My memories of how we celebrated that first VE Day (Victory in Europe Day) 75 years ago are still vivid – not only because of the significance of what it represented but because of a very unfortunate incident which involved a member of my family.
On May 8th 1945 I was 17 years old and my brother Martin was 10. We lived in the ground floor flat of one of those imposing quasi-Regency houses in Bassett Road, North Kensington, just a short walk from Ladbroke Grove underground station and half a mile from the Portobello Road and its world-famous street market.
It was a reasonably tight-knit community, and the cruel treatment meted out to us in West London by the Luftwaffe in 1940/41 and then the V1 (flying bomb) and V2 (rocket) in 1944/45 had resulted in us relying on and helping each other as ”good neighbours” in desperate and dangerous times. Thus it was that a grand street party was organised (by the ladies of course !) to celebrate VE Day, leaving the question of the range and quality of the drinks to their nearests and dearests!
Until the war, Bassett Road had been an attractive, quiet street, about a half a mile long, with the inevitable mature London plane trees set at 100 yard intervals. We all had front gardens and these were dug, tilled and planted with a great variety of flowers and shrubs by keen gardening tenants. We all had a low rendered brick wall which marked the front boundary, and which was initially surmounted by the inevitable cast iron filigree work. However, this had been sacrificed to the state for turning into weapons of war but, which we understood much later, had been dumped in the Essex marshes. Each grilled front gate had been 2 metres high and held in place by elaborate hinges which secured it to two imposing pillars, each sporting a pediment. All very impressive ! But of course, by 1945 all our artistic ironwork was (supposed to be) littering Nazi Germany in various guises and necessarily in bits. But those solid pillars still remained, bearing the numbers of the houses they guarded.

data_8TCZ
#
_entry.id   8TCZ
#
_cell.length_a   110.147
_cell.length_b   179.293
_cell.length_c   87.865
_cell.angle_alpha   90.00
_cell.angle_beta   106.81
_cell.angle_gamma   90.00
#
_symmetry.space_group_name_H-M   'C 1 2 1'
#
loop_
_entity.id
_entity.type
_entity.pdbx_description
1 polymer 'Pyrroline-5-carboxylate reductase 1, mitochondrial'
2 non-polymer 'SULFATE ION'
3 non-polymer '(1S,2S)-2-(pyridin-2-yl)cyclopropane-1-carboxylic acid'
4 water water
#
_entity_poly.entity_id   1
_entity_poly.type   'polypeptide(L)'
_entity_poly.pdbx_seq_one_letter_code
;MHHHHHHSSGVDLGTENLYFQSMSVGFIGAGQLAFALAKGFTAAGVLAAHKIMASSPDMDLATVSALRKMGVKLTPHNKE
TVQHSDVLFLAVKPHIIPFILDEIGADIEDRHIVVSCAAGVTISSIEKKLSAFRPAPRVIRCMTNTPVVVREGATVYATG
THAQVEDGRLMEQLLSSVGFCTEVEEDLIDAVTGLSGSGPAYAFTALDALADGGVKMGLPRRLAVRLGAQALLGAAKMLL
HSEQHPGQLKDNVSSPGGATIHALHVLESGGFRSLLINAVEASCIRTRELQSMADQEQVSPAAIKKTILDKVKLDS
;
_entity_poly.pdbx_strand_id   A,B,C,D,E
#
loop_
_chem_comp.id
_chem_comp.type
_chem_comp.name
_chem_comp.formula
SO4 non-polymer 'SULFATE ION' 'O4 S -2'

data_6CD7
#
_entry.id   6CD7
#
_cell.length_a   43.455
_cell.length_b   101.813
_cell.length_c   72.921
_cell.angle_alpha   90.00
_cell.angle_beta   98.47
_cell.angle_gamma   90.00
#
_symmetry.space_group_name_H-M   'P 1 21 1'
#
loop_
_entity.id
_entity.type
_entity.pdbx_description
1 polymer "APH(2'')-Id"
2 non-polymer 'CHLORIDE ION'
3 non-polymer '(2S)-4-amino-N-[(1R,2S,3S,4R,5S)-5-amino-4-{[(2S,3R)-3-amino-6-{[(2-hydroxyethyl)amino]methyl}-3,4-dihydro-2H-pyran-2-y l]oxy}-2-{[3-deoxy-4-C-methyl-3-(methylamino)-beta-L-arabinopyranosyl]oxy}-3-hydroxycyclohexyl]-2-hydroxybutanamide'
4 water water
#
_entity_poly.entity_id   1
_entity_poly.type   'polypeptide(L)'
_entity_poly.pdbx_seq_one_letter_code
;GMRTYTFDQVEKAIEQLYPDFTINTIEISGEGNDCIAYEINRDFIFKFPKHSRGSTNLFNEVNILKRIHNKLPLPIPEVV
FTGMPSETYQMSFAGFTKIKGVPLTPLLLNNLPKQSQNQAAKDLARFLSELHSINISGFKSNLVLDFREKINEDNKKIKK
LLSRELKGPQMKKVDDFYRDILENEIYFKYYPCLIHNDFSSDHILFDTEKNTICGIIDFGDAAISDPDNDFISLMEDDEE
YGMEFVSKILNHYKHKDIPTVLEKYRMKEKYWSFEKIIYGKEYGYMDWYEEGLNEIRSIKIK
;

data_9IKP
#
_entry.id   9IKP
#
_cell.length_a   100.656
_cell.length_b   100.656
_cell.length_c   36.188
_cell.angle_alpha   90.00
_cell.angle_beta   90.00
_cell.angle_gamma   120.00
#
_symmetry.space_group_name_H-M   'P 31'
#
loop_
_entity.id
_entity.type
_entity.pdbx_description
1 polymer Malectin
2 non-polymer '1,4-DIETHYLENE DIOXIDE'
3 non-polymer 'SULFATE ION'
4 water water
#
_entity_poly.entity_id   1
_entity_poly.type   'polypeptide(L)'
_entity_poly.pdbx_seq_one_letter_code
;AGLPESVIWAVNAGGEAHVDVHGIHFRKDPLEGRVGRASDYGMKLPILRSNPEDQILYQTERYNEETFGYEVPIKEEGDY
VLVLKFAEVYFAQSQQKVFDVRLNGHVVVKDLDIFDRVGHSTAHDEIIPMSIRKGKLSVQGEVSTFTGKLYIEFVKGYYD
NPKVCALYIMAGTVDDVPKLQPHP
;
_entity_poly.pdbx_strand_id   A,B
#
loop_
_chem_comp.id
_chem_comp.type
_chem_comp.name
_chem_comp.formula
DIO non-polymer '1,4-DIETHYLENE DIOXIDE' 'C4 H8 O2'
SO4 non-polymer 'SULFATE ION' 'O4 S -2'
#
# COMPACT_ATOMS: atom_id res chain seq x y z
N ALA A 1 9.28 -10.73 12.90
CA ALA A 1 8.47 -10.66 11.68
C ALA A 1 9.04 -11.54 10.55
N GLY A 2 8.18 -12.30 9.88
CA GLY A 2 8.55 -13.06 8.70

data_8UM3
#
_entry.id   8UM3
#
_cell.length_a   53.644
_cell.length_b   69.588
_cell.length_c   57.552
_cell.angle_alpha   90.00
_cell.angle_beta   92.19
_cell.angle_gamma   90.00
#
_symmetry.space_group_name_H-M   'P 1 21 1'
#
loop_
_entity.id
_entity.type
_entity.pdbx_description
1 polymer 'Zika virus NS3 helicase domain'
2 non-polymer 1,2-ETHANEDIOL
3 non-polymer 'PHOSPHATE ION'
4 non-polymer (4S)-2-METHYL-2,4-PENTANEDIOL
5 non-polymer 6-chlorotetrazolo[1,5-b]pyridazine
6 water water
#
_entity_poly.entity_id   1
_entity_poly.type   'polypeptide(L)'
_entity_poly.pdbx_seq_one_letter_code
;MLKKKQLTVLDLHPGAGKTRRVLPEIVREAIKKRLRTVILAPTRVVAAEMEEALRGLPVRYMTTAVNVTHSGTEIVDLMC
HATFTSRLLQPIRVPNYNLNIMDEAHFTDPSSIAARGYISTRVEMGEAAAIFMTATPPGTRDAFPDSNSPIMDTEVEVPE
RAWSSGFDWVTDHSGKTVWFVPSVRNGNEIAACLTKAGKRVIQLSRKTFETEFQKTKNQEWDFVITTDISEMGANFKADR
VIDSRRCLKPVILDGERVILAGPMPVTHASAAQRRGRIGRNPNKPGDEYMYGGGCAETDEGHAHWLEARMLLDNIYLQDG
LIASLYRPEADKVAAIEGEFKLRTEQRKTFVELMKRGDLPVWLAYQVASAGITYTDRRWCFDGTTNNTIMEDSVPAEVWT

This pleasant environment had been ruined by the loss of three houses, but more seriously by the orange brick street shelters which were built all along the pavements – just as the Blitz blew itself out, late in 1941. They might have been of some use to us as the V1s rained down, but by that time they were all flooded and/or infested with big black rats that held court while the local kids threw stones at them.
The evening of May 8th was balmy and everything was going swimmingly. Where all the food came from God only knows, for by that time the only thing that wasn’t in short supply had been German V weapons – and we had also been promised a V3 by that raving idiot Adolf Hitler
However there we were, with Europe at peace at last – a hundred or so good neighbours enjoying the relative quiet of a newly-found peace. The tables were planks laid along on empty beer barrels (of which there was an ample sufficiency !) but the ladies did us proud and we actually had tablecloths !
And then, after the magnificent repast, our attention turned to the firework display – which someone sagely remarked was nothing like as impressive as those we had had the misfortune to have seen over our homes on so many occasions during the past six years ! And then it happened – my young brother picked up a lighted banger which immediately exploded in his hand and enveloped his head in a burst of flame. Shock horror enveloped us all and his cries were terrible to hear. I remember seeing him being carried off the scene, his face blackened and one eye completely closed. Naturally we all feared for little brother, but I’m pleased to report that he made a full recovery and the sight in his left eye was as good as in the right, for the next 60 years or so. He said he could readily identify a free G&T at a range of 50 yards !
So my story has a happy ending after all ! But it was scary at the time …